From organisational speed, let’s move on next to individual productivity. Once again, Harvard Business Review’s Ideacast features good ideas worth considering.
In “Productivity Secrets of a Very Busy Man“, Bob Posen, a senior lecturer at Harvard and executive chairman of a major investment firm, offers some great tips. Other than holding down two jobs, Posen sits on a few boards and manages to write a couple of articles a year.
How does one juggle multiple responsibilities given only 24 hours a day, 7 days a week? Posen offers the following:
1. Focus on results and not time spent.
Representing a radical shift from inputs (hours spent) to outcomes, focusing on results forces one to prioritise and become efficient at what one does. One way in which agencies, law firms, and consultancy firms can do this, for instance, is to bill their clients based on performance rather than hours spent on a project.
2. Know your comparative advantage in an organization.
Fighting tooth and nail internally in a competitive manner is counter productive and damaging to a company’s culture. Instead, one should consider what the firm most needs from you and how you can add the greatest value while delegating the rest. The same principle applies lower down the chain in divisions, departments and teams, with each contributing a different skill to the mix.
3. Think first before reading or writing.
If you’re truly time strapped, you can ill afford to fritter away hours reading or writing stuff that doesn’t add to your ultimate goal. An example on reading newspapers was given by Pozen, where one could pick up different types of news (eg Finance from one, Sports from another) from different titles.
In writing, conjuring an outline and a skeletal framework before putting down the flesh also helps one to be clearer in producing a piece of work.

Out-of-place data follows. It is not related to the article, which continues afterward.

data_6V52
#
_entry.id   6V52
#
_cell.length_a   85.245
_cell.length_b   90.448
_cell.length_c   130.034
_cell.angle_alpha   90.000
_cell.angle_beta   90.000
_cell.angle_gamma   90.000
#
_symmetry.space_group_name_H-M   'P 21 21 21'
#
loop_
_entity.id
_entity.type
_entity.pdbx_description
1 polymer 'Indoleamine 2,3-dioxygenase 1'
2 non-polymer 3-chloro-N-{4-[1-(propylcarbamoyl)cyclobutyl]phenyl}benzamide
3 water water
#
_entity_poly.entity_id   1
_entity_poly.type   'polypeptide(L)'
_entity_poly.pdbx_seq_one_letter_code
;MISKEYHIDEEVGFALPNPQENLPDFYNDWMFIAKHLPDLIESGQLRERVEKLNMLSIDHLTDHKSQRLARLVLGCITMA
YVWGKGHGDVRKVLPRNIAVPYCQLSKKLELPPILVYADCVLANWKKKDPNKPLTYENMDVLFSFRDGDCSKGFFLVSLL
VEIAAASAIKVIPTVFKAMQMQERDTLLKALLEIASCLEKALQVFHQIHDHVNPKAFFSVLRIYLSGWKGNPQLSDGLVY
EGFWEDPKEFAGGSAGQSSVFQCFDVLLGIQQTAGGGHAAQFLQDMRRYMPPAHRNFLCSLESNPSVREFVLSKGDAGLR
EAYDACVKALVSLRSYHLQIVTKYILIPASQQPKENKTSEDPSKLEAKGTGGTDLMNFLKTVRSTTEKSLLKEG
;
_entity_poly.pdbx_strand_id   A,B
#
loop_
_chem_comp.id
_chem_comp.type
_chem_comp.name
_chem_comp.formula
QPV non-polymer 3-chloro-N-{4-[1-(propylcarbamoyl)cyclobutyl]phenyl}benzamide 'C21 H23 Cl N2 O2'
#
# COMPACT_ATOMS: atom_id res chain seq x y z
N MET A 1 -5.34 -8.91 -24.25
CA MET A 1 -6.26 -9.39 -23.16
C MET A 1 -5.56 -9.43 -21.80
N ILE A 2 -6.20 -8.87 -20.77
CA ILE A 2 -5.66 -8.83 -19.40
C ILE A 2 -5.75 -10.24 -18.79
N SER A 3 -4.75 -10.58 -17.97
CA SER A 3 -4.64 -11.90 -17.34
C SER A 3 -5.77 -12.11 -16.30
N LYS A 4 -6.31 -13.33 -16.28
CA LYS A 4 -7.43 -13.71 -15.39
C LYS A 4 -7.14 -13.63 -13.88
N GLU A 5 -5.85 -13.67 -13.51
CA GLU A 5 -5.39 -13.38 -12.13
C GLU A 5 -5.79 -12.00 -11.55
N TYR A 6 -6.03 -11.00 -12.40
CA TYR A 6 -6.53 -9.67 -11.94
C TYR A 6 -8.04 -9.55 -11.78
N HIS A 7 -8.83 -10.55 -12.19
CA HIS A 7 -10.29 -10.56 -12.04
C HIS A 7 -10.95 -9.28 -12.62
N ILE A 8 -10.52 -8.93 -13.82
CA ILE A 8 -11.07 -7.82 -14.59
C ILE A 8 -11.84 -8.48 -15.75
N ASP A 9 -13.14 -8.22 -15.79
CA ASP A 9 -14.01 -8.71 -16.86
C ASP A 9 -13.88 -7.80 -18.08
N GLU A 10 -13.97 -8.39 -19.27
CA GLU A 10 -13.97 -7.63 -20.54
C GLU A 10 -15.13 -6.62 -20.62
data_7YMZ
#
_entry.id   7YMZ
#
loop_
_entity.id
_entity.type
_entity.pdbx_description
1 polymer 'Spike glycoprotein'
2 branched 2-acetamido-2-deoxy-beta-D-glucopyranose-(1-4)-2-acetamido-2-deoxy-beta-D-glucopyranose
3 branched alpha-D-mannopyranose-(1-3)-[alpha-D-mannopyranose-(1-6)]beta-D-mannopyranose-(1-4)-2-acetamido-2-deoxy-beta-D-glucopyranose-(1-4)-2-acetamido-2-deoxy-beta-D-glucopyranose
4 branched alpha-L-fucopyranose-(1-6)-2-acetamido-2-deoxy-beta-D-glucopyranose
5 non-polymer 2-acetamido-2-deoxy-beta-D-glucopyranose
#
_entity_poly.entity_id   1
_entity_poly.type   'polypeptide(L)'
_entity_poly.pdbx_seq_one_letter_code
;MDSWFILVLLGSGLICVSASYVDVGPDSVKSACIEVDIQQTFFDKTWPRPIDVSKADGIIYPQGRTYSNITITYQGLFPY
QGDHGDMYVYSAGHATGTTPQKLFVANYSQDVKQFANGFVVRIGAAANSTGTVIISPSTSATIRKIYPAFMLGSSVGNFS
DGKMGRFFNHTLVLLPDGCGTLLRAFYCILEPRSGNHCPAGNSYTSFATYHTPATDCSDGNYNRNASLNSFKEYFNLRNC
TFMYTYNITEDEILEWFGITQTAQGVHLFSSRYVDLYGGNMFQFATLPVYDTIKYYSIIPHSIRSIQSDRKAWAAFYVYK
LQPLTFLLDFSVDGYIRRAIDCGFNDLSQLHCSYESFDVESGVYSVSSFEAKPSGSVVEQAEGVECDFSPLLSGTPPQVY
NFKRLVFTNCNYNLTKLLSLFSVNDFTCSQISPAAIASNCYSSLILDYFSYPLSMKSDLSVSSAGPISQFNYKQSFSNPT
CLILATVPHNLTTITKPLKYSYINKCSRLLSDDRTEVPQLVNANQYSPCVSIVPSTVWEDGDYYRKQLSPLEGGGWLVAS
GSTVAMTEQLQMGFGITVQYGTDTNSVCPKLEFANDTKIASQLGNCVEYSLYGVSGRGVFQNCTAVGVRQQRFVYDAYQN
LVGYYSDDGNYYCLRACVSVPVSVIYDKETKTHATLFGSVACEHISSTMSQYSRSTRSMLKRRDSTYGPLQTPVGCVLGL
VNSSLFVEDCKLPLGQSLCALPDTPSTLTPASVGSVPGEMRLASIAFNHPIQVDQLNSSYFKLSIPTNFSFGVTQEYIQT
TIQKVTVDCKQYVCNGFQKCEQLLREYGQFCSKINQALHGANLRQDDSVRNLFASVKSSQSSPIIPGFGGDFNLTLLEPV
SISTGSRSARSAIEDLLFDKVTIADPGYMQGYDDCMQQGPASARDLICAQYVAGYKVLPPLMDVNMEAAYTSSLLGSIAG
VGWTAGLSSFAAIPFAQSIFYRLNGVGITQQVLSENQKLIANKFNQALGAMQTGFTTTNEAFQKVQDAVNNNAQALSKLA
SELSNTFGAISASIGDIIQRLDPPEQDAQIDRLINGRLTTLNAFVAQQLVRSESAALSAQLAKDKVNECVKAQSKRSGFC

4. Plan ahead on a daily and weekly basis, but change it if necessary.
Pozen looks at his schedule the night before and decide how he should prioritise the tasks at hand before the day starts. When something else comes along, he will reprioritise quickly and defer the less important stuff. Stephen Covey spoke about this concept many years ago in “7 Habits of Highly Effective People“. The principle is embodied in the quadrant below, and one should focus on the important and urgent matters before moving towards the important but not so urgent matters.
Courtesy of The Socionist
(A useful tip here is to start your day earlier if possible. Mornings are the best time to get things going.)
5. Don’t be afraid of taking naps.
Yes, sleeping on the job isn’t that bad actually, especially if it refreshes and re-energizes you. I’m not sure how practical this is for those of us working in frontline jobs, but closing one’s eyes for even a few minutes can sometimes do miracles.
6. Eat a boring and routine breakfast and lunch.
I suppose this is a quick and easy way to get around the task of having meals, without spending undue time and mental energy to choose a different place every day.
Other than the above suggestions from Bob, I have a few more to add.
7. Maximize your “waiting” time.
At work, it is common for us to balance a few projects and tasks and to rely on other colleagues for inputs. Rather than wait for one to complete before commencing another – a luxury that few of us have – use the in-between time waiting for a response from others to do something.
8. Anticipate what’s needed ahead of time.
Waiting for instructions and commands is probably a fairly unproductive practice as it often means that you’re only at the starting blocks when asked to do so. A more efficient way to work – up to a certain point – is to look ahead to see what’s needed and begin work on them. Of course, this also means understanding what is needed at that point and prioritizing accordingly.
What other productivity tips can you suggest?